Years ago, two of my friends lost their mother. They said one of their regrets was that they had very few pictures of her, because she didn’t like to be photographed.
I was sad to hear that, but at the same time, I totally understood where she was coming from. I loathe being in pictures. This is not a new development. Since I can remember, I’ve tried to stand in the back, behind people, or offered to be the one who takes the picture instead. And it’s not really a secret as to why – I just don’t love the way I look.
Anyone who reads this blog knows me well enough to not be surprised to hear this. And most people who know me also aren’t immune from watching me gain and lose - and gain - weight many times through the years. You'll also agree that I’m the one that will encourage others to be in pictures and tell me that I do NOT practice what I preach.
But recently, I’ve been struck by something pretty powerful. I’m not ever going to be as thin as I was however many years ago. My hair will never be that full again. I’ll never have fewer lines on my face than I do right now. And when I do look back at pictures when I WAS thinner or younger or tanner or whatever-er, sure, I notice these things – but the reason I’m in the pictures in the first place is because I’m capturing memories of people and places.
I’m lucky enough to have traveled to some amazing locations and I hope more are in my future. But in so many of them, I just have landscape shots, because I didn’t want to be in the picture. There’s just one of us at the Grand Canyon. Only one from a day of kayaking through the mangroves on Grand Turk. I skipped a shot entirely at The Southernmost Point at Key West.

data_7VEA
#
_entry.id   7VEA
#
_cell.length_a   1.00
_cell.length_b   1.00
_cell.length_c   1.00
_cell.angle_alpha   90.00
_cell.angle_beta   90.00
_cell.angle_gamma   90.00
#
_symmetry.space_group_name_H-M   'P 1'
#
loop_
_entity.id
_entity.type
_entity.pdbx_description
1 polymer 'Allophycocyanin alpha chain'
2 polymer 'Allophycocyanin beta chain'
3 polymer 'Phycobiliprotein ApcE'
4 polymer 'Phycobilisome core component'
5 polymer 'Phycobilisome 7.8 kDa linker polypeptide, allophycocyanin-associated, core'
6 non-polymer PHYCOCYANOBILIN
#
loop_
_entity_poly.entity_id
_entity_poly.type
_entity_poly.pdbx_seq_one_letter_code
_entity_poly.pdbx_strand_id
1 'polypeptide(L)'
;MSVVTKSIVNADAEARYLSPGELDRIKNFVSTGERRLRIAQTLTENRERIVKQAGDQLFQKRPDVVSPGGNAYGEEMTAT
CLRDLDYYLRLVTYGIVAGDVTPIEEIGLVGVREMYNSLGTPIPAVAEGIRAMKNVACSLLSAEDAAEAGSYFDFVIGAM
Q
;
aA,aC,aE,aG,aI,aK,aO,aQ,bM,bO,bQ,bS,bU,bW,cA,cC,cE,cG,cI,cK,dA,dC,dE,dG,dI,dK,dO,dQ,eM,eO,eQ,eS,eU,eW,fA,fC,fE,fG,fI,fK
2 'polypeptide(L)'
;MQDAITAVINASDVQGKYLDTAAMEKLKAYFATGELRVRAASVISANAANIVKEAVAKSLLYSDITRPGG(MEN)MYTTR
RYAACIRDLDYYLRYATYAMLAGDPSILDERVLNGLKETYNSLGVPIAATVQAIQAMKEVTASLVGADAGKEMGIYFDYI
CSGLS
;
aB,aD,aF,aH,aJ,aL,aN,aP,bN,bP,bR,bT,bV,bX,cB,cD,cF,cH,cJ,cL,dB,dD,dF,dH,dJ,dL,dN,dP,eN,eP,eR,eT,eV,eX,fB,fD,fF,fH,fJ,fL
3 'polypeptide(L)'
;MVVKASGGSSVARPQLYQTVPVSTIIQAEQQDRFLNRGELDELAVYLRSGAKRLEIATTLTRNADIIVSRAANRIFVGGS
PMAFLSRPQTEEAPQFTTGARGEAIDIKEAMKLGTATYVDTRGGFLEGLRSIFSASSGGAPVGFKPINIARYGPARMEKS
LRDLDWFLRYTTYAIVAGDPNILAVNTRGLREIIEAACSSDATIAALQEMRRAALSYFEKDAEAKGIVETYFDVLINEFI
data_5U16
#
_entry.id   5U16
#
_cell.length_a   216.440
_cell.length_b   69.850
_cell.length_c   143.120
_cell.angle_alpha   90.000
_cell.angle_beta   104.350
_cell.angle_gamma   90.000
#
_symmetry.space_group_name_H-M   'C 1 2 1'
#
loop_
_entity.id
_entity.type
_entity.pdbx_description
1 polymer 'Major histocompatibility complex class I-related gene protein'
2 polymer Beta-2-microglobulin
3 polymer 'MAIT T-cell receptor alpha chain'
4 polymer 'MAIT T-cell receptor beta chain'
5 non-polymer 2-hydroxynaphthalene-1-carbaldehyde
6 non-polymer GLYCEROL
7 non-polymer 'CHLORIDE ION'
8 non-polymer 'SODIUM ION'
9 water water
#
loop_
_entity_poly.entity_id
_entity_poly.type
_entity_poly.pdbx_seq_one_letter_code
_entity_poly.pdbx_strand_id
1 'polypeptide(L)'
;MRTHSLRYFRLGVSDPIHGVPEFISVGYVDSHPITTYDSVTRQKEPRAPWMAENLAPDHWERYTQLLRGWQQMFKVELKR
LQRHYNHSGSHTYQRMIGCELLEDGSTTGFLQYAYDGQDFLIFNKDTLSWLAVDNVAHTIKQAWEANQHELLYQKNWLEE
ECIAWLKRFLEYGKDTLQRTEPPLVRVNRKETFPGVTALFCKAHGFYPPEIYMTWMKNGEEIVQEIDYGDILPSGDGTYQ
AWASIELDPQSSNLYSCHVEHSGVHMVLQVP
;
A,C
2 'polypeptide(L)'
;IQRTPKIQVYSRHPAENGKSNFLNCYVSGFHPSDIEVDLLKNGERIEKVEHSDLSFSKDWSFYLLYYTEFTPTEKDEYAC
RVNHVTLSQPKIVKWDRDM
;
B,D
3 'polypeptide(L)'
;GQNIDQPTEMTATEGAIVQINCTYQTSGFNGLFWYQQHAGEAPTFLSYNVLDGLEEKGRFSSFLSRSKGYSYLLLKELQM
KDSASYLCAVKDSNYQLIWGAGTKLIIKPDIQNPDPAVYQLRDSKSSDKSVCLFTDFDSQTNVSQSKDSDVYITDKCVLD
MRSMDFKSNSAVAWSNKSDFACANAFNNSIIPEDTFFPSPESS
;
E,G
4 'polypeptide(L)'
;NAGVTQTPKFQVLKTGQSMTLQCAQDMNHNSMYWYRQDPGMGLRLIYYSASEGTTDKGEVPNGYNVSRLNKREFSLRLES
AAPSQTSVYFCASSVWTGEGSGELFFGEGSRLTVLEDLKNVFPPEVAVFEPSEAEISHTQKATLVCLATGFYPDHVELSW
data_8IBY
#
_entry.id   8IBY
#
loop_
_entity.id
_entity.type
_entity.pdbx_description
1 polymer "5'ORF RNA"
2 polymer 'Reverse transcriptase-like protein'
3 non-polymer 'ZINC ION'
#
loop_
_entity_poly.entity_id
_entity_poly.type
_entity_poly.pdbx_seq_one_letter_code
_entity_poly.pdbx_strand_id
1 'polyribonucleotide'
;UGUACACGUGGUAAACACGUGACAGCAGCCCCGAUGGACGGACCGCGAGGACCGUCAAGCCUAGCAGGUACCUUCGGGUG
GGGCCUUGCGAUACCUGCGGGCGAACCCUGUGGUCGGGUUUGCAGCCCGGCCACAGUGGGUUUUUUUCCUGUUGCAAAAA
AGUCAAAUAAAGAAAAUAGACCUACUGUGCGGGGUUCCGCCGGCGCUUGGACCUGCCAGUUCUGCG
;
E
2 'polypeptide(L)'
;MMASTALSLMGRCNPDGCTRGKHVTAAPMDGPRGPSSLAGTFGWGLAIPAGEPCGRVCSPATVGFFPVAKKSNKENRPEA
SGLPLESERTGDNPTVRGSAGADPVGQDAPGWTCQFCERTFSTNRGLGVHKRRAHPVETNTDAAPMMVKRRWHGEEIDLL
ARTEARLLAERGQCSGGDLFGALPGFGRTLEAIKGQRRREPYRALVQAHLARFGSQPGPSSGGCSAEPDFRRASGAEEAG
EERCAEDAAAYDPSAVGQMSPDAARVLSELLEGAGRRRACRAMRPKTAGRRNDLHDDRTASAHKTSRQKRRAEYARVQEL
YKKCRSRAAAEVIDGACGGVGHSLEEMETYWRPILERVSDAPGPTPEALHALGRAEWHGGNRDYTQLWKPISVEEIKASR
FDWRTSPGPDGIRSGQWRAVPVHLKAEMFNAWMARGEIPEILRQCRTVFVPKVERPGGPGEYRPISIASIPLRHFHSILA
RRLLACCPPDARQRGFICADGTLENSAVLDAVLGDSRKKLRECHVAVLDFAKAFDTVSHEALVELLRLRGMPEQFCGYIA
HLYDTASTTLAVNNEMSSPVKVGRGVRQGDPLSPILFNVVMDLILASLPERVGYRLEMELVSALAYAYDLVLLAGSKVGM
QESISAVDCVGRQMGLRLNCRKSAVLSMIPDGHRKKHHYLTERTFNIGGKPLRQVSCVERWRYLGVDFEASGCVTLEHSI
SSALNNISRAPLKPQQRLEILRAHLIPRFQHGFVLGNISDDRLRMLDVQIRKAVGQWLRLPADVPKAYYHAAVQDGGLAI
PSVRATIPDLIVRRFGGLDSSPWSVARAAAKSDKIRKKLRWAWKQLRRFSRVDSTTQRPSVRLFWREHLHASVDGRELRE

On girls’ trips, I would only ever agree to far-away pictures, and certainly wouldn't agree to any close ups.
Selfies with or without friends? Are you kidding?
And what’s saddest is that there’ve been lots of times where I’d offer to take a picture of a couple, and they’d offer to reciprocate with me and my husband, but I declined. How short-sighted and silly. Now, we have those memories of the place, but not of us AT that place.
So I’m coming around. I’d still prefer to be photographed from above rather than below. In soft light instead of harsh. And definitely with other people in the frame. But mostly, it’s time for me to create some permanent memories with me in them.
Two friends were nearly dumbstruck this weekend when I shared the news that I wanted to be sure to capture images of the three of us TOGETHER. My husband is happy that we’ll have more pictures of us. And I hope when the time comes for people to write my eulogy, my friends and family will have lots of photo memories to reflect on the laughter of the places we’ve been and the times we’ve shared – because face it – the friends I’ve surrounded myself with don’t care a bit about that other stuff.